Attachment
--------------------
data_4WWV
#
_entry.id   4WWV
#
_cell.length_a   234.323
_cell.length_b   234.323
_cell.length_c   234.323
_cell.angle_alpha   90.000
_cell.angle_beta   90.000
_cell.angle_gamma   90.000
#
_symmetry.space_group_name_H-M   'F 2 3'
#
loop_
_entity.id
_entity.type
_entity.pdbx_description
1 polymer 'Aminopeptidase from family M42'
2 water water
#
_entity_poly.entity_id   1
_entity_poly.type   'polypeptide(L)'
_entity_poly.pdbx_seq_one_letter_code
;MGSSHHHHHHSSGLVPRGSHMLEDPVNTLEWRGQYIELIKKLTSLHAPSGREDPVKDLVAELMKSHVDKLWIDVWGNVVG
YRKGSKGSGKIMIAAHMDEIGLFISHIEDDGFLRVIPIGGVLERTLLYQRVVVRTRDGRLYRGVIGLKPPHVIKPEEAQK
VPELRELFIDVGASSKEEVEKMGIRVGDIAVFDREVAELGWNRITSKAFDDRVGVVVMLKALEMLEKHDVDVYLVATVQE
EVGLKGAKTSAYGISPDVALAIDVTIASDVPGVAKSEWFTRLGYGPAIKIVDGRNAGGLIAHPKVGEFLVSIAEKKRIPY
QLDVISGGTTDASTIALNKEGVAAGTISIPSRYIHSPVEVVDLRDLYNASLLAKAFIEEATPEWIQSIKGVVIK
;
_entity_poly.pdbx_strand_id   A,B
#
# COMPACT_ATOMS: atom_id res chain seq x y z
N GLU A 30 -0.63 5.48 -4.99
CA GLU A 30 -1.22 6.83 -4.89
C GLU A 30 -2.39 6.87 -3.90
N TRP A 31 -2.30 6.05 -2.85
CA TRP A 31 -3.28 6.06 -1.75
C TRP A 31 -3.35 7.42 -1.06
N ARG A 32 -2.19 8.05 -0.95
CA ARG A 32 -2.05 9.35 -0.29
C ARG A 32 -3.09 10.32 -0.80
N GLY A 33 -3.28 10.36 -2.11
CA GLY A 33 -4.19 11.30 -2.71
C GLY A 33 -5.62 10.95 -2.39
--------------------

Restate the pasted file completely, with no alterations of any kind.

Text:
data_4WWV
#
_entry.id   4WWV
#
_cell.length_a   234.323
_cell.length_b   234.323
_cell.length_c   234.323
_cell.angle_alpha   90.000
_cell.angle_beta   90.000
_cell.angle_gamma   90.000
#
_symmetry.space_group_name_H-M   'F 2 3'
#
loop_
_entity.id
_entity.type
_entity.pdbx_description
1 polymer 'Aminopeptidase from family M42'
2 water water
#
_entity_poly.entity_id   1
_entity_poly.type   'polypeptide(L)'
_entity_poly.pdbx_seq_one_letter_code
;MGSSHHHHHHSSGLVPRGSHMLEDPVNTLEWRGQYIELIKKLTSLHAPSGREDPVKDLVAELMKSHVDKLWIDVWGNVVG
YRKGSKGSGKIMIAAHMDEIGLFISHIEDDGFLRVIPIGGVLERTLLYQRVVVRTRDGRLYRGVIGLKPPHVIKPEEAQK
VPELRELFIDVGASSKEEVEKMGIRVGDIAVFDREVAELGWNRITSKAFDDRVGVVVMLKALEMLEKHDVDVYLVATVQE
EVGLKGAKTSAYGISPDVALAIDVTIASDVPGVAKSEWFTRLGYGPAIKIVDGRNAGGLIAHPKVGEFLVSIAEKKRIPY
QLDVISGGTTDASTIALNKEGVAAGTISIPSRYIHSPVEVVDLRDLYNASLLAKAFIEEATPEWIQSIKGVVIK
;
_entity_poly.pdbx_strand_id   A,B
#
# COMPACT_ATOMS: atom_id res chain seq x y z
N GLU A 30 -0.63 5.48 -4.99
CA GLU A 30 -1.22 6.83 -4.89
C GLU A 30 -2.39 6.87 -3.90
N TRP A 31 -2.30 6.05 -2.85
CA TRP A 31 -3.28 6.06 -1.75
C TRP A 31 -3.35 7.42 -1.06
N ARG A 32 -2.19 8.05 -0.95
CA ARG A 32 -2.05 9.35 -0.29
C ARG A 32 -3.09 10.32 -0.80
N GLY A 33 -3.28 10.36 -2.11
CA GLY A 33 -4.19 11.30 -2.71
C GLY A 33 -5.62 10.95 -2.39